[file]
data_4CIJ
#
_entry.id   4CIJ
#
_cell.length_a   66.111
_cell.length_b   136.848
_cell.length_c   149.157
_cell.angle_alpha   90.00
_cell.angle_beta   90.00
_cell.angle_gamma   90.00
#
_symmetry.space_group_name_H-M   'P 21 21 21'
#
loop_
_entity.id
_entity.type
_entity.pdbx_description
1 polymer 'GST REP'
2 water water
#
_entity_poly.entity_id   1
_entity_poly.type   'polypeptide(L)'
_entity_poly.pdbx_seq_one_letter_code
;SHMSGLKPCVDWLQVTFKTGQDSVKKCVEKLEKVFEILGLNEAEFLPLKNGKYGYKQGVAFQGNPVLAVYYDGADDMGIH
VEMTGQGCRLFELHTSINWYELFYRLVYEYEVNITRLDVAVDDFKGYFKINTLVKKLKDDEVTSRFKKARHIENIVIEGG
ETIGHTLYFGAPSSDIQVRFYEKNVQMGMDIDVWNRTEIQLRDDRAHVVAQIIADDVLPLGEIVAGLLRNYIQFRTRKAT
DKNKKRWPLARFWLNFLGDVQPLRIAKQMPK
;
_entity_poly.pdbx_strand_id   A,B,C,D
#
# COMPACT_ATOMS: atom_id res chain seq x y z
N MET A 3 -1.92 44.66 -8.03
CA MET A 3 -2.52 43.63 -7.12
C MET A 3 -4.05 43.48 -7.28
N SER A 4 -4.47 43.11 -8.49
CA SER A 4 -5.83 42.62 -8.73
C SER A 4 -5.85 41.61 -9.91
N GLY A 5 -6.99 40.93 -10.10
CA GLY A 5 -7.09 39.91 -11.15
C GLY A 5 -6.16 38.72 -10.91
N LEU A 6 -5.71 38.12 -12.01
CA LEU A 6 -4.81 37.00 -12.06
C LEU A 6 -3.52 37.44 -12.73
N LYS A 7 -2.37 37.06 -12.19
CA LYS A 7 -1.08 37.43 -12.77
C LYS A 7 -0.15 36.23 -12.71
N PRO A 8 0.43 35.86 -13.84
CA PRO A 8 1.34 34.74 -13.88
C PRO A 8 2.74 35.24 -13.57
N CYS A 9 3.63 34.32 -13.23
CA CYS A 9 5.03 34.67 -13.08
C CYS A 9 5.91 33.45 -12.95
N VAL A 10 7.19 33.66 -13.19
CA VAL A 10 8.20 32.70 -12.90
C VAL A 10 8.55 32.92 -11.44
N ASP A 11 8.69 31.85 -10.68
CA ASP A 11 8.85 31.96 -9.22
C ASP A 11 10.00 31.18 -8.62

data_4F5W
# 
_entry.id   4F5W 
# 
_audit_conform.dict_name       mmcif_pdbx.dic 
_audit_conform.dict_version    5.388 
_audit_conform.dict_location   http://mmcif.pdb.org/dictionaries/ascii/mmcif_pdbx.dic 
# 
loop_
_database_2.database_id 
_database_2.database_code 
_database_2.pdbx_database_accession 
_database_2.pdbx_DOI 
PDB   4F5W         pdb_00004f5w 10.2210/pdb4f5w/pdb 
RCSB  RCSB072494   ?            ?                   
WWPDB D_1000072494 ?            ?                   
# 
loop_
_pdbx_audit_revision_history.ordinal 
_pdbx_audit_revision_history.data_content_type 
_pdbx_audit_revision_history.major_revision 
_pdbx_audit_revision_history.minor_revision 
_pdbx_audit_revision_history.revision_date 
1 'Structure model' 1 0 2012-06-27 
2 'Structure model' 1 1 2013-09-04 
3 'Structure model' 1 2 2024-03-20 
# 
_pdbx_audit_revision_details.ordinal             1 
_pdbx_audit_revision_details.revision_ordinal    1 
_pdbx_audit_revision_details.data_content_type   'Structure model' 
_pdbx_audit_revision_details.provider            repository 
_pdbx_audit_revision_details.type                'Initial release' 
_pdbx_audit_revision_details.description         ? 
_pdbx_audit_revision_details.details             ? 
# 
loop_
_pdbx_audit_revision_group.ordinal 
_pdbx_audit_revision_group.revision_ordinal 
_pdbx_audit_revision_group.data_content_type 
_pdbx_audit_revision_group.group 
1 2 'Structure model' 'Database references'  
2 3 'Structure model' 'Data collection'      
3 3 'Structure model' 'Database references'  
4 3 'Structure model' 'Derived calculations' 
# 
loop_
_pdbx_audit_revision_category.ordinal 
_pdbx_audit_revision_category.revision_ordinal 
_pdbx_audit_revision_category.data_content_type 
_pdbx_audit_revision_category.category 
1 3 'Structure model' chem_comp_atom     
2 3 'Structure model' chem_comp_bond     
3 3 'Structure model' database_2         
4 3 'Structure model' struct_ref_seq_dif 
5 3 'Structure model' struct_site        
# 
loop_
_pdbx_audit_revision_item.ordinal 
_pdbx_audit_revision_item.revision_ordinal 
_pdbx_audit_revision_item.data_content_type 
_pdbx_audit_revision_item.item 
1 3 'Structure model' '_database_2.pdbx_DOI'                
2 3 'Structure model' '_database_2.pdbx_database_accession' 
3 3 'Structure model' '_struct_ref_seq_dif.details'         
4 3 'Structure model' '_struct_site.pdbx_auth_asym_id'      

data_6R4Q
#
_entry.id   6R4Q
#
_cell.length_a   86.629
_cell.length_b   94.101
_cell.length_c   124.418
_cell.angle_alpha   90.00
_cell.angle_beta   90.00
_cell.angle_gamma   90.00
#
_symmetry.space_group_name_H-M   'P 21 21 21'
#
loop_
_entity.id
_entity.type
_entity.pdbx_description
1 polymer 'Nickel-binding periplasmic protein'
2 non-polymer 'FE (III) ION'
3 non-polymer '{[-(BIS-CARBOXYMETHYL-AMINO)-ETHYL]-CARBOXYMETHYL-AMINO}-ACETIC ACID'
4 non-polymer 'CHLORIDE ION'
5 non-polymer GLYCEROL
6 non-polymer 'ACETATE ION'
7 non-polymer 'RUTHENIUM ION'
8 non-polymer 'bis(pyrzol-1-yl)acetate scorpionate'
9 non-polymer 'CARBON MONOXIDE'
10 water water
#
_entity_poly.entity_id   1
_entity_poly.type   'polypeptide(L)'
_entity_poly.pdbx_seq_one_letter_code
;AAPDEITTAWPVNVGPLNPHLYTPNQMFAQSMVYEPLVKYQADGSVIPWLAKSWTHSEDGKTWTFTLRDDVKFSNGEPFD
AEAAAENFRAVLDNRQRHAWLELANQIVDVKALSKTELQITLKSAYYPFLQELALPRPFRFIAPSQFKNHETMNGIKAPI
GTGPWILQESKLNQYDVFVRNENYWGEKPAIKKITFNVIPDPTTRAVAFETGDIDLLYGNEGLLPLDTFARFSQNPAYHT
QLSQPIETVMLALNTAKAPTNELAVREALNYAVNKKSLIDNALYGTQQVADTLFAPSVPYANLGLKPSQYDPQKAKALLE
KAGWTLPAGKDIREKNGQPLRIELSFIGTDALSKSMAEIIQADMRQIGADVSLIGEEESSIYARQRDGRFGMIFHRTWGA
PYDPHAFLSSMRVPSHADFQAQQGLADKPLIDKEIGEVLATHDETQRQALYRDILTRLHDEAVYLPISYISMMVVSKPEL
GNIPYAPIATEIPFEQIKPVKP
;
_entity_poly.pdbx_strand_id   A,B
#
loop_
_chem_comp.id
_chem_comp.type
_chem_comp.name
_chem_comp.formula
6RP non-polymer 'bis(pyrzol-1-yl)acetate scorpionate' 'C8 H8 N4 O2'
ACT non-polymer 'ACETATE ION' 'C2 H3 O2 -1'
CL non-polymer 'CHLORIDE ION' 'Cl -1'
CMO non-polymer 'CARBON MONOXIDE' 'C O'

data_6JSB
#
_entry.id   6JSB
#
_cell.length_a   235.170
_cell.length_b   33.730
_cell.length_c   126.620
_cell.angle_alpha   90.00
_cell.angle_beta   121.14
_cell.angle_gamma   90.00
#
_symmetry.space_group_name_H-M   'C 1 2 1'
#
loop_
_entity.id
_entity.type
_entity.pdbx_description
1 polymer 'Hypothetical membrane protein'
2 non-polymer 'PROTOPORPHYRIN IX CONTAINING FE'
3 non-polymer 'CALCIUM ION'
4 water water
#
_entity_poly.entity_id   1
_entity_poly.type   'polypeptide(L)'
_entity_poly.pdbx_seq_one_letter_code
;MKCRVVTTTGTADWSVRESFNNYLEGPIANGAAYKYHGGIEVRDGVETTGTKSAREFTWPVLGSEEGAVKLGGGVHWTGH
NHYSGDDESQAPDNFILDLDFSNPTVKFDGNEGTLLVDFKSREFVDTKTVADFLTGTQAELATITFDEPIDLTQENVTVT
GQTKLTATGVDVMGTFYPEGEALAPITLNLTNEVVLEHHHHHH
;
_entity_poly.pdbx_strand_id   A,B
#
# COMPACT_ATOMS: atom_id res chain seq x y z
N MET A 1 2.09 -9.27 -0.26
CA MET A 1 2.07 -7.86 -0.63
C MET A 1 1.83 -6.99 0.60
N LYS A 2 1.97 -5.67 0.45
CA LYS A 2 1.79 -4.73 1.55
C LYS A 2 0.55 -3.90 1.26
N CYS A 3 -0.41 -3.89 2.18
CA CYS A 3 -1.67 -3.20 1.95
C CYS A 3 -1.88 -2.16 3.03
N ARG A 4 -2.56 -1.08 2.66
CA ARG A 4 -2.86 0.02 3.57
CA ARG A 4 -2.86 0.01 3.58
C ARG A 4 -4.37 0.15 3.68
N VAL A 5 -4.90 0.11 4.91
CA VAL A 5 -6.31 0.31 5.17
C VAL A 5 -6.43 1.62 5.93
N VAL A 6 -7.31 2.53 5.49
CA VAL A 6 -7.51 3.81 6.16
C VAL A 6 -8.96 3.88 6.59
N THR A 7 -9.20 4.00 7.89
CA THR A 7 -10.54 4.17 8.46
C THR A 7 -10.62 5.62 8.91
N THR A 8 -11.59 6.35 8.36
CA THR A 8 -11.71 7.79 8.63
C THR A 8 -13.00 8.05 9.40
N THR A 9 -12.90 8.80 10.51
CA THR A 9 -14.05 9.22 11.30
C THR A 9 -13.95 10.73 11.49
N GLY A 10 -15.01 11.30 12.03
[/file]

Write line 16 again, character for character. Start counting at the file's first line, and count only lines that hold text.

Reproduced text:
_entity.type